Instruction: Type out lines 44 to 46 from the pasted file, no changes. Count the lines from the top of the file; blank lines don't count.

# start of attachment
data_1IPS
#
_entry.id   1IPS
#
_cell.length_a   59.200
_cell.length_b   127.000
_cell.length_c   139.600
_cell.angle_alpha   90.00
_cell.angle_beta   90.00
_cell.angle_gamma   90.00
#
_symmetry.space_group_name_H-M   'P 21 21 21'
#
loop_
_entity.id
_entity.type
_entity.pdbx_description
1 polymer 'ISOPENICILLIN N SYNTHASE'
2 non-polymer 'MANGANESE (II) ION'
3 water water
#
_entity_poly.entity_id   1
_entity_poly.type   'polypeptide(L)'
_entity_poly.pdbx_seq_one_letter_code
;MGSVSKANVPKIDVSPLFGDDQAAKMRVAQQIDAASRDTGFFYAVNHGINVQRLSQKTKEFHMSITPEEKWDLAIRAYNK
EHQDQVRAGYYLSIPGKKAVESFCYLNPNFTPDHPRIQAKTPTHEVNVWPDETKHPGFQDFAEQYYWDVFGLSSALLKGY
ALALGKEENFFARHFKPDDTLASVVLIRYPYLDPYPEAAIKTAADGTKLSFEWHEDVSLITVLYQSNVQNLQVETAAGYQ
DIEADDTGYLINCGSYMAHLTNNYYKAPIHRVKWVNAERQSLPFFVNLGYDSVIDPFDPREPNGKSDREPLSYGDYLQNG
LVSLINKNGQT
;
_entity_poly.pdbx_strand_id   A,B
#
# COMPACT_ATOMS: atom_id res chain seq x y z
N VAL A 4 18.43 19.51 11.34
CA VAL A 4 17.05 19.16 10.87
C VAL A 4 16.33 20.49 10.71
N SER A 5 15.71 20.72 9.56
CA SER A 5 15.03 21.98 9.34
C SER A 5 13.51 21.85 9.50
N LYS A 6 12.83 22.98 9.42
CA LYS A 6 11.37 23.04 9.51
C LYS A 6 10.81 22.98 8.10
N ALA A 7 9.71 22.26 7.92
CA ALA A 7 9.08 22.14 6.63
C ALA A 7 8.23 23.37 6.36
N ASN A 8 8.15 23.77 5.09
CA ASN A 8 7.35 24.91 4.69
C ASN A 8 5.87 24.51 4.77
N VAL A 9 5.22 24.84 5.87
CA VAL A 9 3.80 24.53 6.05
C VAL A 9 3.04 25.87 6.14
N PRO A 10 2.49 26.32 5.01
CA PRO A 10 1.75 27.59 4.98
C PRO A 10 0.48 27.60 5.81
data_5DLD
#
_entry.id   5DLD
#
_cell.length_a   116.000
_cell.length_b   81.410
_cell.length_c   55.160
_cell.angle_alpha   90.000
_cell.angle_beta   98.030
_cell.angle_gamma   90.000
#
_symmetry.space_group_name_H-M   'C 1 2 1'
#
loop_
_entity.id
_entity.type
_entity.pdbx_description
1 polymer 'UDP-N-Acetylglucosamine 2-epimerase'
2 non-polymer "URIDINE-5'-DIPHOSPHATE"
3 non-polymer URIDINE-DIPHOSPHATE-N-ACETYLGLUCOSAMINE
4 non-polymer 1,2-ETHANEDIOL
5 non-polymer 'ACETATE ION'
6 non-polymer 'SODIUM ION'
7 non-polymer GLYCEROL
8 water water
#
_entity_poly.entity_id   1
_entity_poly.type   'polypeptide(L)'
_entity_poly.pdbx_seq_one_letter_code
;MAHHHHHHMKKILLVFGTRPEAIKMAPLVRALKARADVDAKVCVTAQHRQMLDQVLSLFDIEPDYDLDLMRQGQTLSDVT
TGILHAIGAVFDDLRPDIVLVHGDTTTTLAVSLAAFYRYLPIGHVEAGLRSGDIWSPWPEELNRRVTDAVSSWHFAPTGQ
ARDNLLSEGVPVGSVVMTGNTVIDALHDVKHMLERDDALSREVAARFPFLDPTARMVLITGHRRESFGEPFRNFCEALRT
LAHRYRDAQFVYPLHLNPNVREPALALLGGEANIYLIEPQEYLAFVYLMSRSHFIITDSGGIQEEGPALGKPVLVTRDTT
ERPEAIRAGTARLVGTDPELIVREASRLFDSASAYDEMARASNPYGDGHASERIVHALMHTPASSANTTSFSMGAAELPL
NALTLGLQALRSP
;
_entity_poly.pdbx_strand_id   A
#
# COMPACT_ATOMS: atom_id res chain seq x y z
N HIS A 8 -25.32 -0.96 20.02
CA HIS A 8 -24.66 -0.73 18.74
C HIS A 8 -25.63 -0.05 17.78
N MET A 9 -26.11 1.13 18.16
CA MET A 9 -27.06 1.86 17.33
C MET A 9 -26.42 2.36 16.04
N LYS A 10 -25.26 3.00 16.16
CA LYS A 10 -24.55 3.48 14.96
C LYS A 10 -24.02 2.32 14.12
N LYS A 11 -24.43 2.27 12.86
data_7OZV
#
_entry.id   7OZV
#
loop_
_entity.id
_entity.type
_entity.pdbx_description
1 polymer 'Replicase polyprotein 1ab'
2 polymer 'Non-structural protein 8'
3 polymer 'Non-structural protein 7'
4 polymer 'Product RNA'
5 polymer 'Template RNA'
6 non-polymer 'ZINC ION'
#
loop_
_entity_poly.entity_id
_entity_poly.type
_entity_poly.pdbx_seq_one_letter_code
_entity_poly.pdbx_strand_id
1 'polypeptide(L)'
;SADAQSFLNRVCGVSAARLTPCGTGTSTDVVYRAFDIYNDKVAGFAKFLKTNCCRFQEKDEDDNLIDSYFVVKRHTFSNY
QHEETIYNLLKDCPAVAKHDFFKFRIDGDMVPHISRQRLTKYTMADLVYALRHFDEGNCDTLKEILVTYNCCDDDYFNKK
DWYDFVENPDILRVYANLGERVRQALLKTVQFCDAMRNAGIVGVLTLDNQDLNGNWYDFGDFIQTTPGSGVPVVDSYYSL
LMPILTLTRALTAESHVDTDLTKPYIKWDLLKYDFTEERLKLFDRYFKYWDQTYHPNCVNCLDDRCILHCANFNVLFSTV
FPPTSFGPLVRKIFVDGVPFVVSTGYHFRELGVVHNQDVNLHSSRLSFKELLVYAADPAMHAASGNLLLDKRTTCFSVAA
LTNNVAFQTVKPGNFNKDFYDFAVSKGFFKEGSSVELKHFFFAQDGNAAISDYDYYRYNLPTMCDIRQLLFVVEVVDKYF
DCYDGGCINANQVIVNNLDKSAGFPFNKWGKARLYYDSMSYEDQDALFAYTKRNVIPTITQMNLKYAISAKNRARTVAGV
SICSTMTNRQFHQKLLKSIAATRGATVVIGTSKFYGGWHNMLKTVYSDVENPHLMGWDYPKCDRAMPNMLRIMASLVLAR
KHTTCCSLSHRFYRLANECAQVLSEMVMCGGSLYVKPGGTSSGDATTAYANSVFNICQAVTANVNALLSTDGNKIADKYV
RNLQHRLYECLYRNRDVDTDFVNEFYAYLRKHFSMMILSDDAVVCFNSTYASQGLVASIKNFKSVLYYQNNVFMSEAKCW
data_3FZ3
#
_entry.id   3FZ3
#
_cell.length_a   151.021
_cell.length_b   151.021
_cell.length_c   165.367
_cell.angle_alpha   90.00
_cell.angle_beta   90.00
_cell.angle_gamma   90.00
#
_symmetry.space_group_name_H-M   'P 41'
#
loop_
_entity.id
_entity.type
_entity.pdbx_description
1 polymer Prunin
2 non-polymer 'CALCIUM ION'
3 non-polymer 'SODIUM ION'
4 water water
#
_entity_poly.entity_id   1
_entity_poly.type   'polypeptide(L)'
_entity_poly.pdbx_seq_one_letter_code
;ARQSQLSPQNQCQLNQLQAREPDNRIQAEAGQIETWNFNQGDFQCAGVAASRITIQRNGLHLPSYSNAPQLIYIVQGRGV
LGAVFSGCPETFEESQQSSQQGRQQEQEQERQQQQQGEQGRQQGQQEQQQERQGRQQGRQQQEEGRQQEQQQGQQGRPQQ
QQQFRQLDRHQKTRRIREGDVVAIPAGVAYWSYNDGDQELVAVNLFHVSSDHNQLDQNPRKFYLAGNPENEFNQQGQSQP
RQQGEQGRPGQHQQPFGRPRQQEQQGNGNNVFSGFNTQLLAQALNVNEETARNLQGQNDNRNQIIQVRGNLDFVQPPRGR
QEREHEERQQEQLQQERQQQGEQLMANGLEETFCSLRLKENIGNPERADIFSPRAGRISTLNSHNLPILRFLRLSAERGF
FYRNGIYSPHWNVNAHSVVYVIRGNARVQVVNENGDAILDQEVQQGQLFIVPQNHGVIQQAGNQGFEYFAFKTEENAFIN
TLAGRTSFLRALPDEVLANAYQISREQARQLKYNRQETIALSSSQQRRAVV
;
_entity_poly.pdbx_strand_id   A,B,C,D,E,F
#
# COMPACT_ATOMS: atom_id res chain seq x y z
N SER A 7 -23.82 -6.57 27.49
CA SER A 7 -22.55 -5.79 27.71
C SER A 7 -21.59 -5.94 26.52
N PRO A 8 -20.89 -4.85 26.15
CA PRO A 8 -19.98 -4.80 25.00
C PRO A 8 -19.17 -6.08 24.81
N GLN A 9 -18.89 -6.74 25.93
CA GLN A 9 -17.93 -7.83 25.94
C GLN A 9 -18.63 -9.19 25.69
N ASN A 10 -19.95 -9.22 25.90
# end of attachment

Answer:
CA ALA A 7 9.08 22.14 6.63
C ALA A 7 8.23 23.37 6.36
N ASN A 8 8.15 23.77 5.09